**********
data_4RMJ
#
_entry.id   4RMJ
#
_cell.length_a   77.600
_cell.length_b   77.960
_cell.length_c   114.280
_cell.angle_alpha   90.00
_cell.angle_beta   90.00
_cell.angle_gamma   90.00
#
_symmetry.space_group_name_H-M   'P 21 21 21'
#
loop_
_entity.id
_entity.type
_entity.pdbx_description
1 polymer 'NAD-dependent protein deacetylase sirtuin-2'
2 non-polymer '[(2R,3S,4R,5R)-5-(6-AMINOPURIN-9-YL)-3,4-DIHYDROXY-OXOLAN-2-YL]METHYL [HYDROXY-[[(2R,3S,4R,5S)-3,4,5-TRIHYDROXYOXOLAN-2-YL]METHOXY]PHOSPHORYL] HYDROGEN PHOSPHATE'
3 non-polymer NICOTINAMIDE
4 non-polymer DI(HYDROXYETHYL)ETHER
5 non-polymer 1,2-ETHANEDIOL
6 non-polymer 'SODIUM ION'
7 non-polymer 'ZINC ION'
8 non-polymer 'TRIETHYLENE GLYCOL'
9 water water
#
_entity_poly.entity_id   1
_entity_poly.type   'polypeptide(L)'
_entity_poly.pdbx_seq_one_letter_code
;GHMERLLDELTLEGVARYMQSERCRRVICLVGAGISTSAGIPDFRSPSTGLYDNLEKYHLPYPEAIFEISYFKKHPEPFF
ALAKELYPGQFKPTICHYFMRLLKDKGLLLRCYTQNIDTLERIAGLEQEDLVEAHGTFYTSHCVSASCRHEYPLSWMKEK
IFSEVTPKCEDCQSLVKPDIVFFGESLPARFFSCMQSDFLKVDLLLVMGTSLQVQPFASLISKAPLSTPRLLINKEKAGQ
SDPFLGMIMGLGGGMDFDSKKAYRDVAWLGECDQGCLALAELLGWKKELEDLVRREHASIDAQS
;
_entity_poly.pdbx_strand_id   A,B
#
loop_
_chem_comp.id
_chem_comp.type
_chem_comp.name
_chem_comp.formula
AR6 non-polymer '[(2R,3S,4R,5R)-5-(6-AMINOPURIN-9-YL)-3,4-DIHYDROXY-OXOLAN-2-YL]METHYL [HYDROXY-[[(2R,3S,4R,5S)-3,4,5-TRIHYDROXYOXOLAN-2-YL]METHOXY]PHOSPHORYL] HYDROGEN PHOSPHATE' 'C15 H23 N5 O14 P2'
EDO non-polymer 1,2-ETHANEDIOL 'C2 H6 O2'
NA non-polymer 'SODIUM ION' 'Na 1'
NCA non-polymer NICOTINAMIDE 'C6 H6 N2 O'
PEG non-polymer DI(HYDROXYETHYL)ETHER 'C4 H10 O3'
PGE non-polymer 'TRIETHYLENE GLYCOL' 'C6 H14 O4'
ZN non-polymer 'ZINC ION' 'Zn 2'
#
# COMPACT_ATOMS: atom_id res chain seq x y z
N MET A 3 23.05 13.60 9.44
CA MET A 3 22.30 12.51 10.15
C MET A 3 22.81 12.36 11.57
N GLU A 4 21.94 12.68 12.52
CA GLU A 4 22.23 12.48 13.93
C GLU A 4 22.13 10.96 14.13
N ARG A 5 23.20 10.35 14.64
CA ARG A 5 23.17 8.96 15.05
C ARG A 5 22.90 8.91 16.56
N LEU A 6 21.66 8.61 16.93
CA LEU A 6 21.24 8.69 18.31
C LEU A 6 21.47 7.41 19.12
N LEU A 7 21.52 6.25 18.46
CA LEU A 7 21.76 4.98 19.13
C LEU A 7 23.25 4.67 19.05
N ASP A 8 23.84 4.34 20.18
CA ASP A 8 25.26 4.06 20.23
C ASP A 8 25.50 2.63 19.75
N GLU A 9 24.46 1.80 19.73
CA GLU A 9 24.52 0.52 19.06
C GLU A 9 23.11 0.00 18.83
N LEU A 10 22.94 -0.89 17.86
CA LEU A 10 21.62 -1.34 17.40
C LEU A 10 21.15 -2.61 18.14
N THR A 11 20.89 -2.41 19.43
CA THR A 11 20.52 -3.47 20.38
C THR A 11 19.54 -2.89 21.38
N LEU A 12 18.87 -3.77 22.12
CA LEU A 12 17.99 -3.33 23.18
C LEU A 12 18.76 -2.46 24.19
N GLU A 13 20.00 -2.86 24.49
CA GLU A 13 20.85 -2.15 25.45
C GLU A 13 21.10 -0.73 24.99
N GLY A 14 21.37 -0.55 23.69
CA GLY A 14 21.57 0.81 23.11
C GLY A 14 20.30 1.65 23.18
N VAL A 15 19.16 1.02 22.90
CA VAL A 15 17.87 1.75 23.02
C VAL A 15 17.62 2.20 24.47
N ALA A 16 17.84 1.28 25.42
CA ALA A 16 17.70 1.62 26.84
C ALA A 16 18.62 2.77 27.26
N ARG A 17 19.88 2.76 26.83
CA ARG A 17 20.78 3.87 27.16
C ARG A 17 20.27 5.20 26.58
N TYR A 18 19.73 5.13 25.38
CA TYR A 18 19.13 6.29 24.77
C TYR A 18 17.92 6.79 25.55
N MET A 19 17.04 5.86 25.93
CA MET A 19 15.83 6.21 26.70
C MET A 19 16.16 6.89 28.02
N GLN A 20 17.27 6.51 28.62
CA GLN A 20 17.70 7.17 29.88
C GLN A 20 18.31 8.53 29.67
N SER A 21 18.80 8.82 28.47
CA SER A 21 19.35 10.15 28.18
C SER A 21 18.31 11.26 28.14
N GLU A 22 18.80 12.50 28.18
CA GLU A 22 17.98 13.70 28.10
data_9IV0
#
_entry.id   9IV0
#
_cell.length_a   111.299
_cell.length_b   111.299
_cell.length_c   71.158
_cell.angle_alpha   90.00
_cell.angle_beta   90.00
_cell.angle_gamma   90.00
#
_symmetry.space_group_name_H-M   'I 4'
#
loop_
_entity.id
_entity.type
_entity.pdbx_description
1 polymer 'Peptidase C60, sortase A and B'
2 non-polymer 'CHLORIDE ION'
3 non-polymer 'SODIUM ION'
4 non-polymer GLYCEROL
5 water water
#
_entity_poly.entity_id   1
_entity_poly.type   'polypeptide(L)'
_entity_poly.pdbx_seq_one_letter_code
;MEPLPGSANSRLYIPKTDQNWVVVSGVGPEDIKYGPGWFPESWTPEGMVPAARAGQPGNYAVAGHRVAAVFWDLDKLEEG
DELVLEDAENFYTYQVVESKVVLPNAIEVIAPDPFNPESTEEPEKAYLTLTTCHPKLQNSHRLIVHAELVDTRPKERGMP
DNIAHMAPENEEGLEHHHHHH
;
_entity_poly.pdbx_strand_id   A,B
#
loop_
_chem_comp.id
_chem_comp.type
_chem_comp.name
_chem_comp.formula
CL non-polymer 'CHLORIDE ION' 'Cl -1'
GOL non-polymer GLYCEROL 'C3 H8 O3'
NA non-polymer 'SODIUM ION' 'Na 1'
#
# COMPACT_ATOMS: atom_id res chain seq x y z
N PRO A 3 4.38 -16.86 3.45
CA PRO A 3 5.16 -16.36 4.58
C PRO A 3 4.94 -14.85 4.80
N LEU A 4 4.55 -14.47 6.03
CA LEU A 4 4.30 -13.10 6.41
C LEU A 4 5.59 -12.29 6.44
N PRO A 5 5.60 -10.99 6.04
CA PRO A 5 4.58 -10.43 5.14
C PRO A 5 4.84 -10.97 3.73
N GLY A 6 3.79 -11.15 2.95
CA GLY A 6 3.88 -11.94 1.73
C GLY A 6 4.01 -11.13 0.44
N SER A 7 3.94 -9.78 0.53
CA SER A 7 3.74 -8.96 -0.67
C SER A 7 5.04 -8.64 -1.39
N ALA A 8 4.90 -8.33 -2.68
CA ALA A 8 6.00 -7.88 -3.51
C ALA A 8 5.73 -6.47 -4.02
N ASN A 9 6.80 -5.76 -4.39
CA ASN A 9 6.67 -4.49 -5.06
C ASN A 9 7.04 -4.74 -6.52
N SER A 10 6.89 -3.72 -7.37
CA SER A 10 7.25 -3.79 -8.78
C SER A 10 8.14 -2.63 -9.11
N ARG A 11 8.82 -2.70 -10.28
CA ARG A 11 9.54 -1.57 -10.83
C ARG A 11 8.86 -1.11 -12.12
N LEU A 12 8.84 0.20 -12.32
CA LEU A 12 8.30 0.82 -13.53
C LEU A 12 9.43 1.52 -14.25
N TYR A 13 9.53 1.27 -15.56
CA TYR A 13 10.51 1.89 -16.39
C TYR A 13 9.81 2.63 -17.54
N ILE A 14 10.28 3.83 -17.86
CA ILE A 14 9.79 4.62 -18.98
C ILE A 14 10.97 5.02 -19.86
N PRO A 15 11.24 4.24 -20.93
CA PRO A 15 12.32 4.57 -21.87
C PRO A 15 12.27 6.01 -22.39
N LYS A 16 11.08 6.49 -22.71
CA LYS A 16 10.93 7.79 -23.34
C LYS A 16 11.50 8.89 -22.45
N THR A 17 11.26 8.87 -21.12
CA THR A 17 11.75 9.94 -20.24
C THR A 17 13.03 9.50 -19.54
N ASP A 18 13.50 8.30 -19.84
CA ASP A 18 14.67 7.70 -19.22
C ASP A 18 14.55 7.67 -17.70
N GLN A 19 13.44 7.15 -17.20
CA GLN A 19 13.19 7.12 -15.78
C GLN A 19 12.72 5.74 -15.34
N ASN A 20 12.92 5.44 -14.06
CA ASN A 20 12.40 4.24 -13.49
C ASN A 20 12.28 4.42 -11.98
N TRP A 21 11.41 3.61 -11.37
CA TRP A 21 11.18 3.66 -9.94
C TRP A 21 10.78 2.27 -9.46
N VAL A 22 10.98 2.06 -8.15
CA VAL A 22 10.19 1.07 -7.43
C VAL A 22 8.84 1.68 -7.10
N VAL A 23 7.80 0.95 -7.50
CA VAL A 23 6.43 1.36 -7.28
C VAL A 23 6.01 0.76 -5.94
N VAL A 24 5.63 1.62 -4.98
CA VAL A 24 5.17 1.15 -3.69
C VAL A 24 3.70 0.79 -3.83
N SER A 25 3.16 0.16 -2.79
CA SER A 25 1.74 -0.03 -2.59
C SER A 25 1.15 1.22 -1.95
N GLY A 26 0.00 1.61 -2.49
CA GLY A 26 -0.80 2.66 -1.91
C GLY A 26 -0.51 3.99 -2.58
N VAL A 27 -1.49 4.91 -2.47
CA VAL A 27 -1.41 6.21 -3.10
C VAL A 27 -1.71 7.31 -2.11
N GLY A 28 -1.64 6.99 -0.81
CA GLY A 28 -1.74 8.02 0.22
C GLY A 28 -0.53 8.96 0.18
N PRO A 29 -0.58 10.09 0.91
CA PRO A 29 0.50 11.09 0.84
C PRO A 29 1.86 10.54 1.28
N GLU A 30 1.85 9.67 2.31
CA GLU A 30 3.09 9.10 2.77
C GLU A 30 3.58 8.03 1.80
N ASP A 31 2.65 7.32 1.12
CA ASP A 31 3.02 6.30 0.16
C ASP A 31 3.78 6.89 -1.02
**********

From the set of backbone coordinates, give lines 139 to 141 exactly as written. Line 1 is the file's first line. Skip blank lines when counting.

DNIAHMAPENEEGLEHHHHHH
;
_entity_poly.pdbx_strand_id   A,B